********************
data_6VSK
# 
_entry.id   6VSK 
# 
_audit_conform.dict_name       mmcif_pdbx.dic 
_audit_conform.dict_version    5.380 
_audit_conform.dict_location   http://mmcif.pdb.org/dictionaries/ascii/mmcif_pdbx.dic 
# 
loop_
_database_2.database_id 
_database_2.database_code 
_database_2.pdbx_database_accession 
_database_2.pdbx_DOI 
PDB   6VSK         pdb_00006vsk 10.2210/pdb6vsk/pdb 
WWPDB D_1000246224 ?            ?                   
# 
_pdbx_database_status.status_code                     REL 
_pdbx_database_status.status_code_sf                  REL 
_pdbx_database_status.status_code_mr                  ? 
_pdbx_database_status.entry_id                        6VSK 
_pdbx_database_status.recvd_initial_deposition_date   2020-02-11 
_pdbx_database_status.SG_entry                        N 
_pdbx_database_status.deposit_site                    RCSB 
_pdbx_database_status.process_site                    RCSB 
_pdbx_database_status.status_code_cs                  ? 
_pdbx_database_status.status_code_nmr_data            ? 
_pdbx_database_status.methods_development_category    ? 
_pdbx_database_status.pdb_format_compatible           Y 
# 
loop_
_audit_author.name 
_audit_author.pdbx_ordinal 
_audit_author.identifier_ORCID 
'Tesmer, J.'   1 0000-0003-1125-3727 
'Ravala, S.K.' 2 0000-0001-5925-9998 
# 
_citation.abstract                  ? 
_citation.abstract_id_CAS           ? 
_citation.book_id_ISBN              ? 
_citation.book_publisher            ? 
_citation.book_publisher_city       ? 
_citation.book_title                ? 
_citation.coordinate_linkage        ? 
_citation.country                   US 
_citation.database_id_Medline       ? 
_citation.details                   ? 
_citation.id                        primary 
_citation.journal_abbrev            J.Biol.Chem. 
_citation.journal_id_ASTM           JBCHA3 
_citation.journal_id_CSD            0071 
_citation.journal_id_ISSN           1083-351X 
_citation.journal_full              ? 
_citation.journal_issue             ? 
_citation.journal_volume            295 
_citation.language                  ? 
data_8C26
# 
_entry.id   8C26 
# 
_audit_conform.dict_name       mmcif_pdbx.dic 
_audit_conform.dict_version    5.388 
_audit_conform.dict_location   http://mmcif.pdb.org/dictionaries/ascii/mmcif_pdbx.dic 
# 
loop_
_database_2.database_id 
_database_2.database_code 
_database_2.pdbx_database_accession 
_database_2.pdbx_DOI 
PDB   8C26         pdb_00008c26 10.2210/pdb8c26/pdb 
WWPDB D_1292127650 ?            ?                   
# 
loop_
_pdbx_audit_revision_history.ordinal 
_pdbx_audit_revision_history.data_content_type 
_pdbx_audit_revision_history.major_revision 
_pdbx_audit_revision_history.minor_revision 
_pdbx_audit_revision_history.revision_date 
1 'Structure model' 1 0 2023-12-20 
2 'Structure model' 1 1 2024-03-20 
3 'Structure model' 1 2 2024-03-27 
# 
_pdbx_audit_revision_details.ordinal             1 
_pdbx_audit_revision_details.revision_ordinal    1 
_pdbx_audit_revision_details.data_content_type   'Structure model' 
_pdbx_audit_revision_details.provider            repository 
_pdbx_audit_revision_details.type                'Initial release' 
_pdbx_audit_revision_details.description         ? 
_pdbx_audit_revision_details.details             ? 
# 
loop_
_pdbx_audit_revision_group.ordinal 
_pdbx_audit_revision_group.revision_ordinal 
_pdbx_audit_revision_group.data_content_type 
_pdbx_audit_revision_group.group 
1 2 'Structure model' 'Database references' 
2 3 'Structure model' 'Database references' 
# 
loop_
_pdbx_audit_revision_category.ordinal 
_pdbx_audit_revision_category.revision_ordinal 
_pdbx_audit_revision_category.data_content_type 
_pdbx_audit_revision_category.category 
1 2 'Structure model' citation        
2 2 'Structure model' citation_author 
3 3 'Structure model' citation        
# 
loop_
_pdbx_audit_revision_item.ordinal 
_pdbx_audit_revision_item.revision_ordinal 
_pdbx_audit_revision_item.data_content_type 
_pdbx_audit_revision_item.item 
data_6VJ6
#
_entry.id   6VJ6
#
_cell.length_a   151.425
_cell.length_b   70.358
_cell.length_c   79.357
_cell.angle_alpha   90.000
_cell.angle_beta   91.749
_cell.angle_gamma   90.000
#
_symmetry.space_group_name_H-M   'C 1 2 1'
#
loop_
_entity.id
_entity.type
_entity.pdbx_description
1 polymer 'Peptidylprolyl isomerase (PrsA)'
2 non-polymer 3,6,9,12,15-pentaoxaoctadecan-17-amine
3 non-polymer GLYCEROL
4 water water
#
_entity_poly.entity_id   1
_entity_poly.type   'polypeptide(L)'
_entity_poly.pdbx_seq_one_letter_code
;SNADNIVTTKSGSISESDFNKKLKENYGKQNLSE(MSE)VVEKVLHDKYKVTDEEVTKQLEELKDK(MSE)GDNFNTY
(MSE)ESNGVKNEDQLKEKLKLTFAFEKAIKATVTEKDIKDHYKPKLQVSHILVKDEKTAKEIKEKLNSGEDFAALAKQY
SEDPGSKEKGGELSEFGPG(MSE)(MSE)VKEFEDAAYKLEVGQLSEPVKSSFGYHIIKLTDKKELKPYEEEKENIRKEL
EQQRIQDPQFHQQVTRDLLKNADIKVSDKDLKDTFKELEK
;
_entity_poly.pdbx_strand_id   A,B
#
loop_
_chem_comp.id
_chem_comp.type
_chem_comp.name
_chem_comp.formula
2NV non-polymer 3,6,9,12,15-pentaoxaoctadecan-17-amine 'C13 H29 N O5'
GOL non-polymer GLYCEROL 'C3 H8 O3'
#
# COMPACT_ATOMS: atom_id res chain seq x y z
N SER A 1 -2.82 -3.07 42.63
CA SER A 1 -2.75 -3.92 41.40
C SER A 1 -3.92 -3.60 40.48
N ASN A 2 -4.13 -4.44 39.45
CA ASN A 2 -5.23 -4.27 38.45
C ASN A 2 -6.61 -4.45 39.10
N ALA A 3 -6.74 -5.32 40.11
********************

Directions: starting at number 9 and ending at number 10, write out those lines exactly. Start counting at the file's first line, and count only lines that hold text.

loop_
_database_2.database_id 